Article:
Basic System Properties

Definition of a System

A common way of viewing a system is in terms of a “black box” with terminals, as illustrated in the following figure:


In the figure, x1(t), x2(t)… xp(t) are the signals applied to the p input terminals of the system and y1 (t), y2 (t)… yq (t) are the resulting responses appearing at the q output terminals of the system.

In general, p is not equal to q; in other words, the number of input terminals may not equal the number of output terminals. When p=q=1, the system is a signal–input single–outputs system, sometimes referred to as a scalar system.

Continuous-time system

When the time variable t takes its values from the set of real numbers, the system is said to be a continuous time system or and an analog system.

continuous time system

In the above figure, both x (t) and y (t) are continuous time input and output respectively.

Discrete time system

When the time variable t takes on the discrete values t=kT, k=…,-2,-1,0,1,2,… the system is said to be discrete – time system.

Discrete time system

In above figure, input x[n] and output y[n] are discrete in nature.

A digital system is a discrete –time system whose inputs and outputs are digital signals; That is, the input and output signals can take on only finite number of different values (e.g. 0 or 1)

A common type of continuous-time signal is a voltage or current waveform in an RLC or in an integrated circuit. Other common types of continuous- time signals are force and torque applied to a mechanical device, and angular positions or angular velocities of a rotor in a DC motor.

Discrete-time signals arise naturally in many areas of business, science, and engineering. One of the most common ways in which discrete-time signals arise is in sampling continuous –time signals.

The extent to which a system can be studied using analytical techniques depends on the properties of the system. There are certain principal properties that numerous systems share whether they are continuous time or discrete- time in nature. A comprehension of these crucial properties permits a designer to devise tools which can be used to for the analysis of a particular system.

In this section, the following properties are defined in detail:

  1. Causality
  2. Linearity
  3. Time invariance
  4. Memoryless system and system with memory
  5. System invertibility


A system is causal if its output at a time t does not rely on input x (t) for t >t1. It means that present output does not depend on future input, but only present and past values of input.

Suppose that the system is a continuous time system given by

y (t) = x(t-1)

This system is causal since the values of the output at time t depends on only the value of the input at time t-1.

 if we apply the pulse shown in the following figure (left) to this system, the output is the pulse shown in the figure (right).


From above figure, we see that the system delays the input pulse by 1 second.


The system is linear if it is both additive and homogeneous


A system F is said to be additive if

For any two inputs x and  .

In other words, the system is additive if the output response resulting from the input   is equal to the output response resulting from x plus the output response resulting from  .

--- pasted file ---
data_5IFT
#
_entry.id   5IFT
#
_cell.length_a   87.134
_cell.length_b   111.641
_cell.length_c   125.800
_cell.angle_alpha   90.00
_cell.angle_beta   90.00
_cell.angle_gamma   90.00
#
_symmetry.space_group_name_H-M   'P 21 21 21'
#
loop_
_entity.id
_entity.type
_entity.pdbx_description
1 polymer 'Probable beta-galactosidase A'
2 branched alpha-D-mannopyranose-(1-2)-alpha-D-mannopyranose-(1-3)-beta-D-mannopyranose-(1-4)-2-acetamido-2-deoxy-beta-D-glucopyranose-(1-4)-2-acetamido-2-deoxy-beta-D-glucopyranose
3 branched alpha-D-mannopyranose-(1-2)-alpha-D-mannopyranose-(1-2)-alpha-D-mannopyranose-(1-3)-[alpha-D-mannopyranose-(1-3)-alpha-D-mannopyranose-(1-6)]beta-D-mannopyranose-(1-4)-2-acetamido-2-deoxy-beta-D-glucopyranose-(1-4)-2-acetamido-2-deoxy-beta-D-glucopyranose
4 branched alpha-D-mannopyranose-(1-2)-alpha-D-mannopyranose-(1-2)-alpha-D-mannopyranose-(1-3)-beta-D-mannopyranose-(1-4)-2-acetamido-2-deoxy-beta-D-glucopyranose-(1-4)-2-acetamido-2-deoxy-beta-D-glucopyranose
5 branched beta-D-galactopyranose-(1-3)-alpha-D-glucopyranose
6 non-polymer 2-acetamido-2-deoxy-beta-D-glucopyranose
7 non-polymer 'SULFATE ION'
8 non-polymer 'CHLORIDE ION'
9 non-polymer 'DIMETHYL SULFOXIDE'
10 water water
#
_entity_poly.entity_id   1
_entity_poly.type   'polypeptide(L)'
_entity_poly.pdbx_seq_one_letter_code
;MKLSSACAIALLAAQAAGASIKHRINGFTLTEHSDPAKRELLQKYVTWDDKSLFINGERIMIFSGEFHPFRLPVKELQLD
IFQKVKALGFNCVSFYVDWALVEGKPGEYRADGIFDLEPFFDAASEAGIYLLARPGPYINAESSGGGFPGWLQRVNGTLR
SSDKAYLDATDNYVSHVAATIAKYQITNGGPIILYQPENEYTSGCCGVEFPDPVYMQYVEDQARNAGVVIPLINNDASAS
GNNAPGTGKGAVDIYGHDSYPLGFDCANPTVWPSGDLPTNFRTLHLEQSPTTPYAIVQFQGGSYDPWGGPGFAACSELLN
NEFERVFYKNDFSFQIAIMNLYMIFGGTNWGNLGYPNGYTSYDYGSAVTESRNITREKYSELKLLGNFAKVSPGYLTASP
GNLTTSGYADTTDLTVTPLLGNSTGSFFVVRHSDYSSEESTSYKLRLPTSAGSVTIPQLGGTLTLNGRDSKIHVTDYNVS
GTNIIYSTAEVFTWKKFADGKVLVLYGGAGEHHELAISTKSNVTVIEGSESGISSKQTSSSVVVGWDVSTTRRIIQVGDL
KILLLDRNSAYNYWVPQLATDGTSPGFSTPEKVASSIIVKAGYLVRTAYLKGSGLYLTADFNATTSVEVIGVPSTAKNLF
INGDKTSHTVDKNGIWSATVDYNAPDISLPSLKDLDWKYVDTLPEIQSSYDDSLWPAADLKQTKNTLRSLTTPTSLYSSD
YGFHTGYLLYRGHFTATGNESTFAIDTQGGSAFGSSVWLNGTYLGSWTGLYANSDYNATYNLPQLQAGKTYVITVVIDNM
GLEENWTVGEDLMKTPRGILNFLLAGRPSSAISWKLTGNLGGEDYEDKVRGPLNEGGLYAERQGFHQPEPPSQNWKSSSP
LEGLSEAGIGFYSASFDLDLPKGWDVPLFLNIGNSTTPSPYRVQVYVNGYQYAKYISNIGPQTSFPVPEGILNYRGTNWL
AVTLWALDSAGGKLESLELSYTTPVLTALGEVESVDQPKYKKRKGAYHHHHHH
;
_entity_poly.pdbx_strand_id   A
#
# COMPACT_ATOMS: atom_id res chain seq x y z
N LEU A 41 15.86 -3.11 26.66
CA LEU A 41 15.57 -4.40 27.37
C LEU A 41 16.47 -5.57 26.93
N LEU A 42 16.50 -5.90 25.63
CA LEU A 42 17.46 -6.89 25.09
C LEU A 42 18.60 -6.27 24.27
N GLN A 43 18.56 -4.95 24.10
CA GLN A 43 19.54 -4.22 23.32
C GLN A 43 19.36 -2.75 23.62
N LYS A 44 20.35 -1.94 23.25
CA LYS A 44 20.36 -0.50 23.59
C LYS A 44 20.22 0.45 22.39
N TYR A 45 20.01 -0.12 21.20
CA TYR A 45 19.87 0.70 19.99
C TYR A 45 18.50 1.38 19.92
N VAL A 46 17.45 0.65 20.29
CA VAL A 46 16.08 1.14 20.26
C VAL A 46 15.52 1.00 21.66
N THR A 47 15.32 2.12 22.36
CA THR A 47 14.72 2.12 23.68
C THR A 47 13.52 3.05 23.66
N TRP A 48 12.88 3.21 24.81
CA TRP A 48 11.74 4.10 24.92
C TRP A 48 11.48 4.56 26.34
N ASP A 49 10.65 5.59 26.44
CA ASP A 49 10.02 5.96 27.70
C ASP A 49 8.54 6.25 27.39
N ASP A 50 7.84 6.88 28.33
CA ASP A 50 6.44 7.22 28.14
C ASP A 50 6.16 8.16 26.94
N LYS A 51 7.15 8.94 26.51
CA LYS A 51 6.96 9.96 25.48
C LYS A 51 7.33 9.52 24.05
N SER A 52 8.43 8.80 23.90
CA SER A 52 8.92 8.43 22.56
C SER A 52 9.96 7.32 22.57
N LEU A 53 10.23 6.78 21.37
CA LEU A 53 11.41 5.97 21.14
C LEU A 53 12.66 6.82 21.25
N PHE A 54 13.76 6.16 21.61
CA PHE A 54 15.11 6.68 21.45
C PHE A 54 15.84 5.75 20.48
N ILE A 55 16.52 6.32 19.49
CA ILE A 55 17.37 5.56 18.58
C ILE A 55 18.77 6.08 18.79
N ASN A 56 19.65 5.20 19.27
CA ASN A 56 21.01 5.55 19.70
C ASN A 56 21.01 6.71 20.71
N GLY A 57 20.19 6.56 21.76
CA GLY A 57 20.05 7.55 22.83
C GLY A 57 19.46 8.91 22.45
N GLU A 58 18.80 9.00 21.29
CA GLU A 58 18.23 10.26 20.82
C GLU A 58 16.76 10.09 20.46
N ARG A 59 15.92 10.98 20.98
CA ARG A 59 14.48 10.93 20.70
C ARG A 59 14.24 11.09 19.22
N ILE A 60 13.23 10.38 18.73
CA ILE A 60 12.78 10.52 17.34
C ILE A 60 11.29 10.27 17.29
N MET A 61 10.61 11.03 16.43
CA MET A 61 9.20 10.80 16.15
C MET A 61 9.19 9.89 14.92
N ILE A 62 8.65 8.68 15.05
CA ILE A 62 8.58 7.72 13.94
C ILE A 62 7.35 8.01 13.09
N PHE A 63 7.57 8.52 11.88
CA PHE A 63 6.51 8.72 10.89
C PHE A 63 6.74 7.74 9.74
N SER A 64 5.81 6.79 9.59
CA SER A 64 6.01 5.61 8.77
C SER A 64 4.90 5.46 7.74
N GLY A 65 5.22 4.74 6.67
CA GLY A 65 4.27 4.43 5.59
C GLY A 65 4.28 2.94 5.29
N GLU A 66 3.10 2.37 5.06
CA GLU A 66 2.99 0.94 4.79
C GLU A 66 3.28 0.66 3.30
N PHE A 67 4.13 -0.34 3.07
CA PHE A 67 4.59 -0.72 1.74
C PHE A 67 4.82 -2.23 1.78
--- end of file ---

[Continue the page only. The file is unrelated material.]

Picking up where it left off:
The system F is said to be homogeneous If  

For any input x and scalar a.

 By above, the system is homogeneous if the output response resulting from the input ax is equal to a times the output response resulting from x.

It is easier to see that the conditions (1) and (2) are equivalent to the single condition given below:

For all inputs x and  and scalars a and b.

Hence the given system is linear if and only if condition (3) is satisfied. By (3), the system is linear if for any inputs x and  and any scalars a,b, the output response resulting from the input ax+b is equal to a times the repose to x plus b times the response to .

Examples of linear system

Scaling system, differentiator, integrator, time shift, convolution, difference system

Time Invariance

In a time-invariant system, there are no changes in system structure as a function of a time t. A system is time-invariant if:

Time Invariance

From above, we can observe that for any time to and any input x (t) that produces response y (t), the response to the time-shifted input x (t-to) is equal to the time-shifted output y (t-to) of y (t).

Therefore, in a time-invariant system, the response to a left or right shift of the input x (t) is equal to a corresponding left or right shift in the response y (t).

Example of Time-Invariant Systems

An electric circuit with fixed values of Resistance R, inductance L, and capacitance C can be considered as time invariant.

System with memory

A system has memory if the output at time t depends on future or past values of the input x (t).


In RLC electric circuits, the energy stored in inductor and capacitor at time t depends on the input parameters for certain range of values of time t.

Memoryless system

A causal system is memoryless if for any time t, the value of the output at time t depends only on the value of the input at time t.


Suppose that y(t)=kx(t)where k is a fixed real number. At any time t1

y (t1)=k x(t1)

And thus y (t1) depends only on the values of the input at time t1 Hence the system is memoryless.

System Invertibility

Invertibility in the system comes from a basic mathematical phenomenon called “inverse”. If input signal can be retrieved from output signal then we say that particular system is invertible.


Let’s say, we have the following system;

invertible system

So, we will have;

y= Fx

For inversion purpose, we have Finv, such that

x=Finv y

Putting value of y in above expression, we obtain the following

x=Finv F x


Finv F =I= Identity Matrix


System Invertibility


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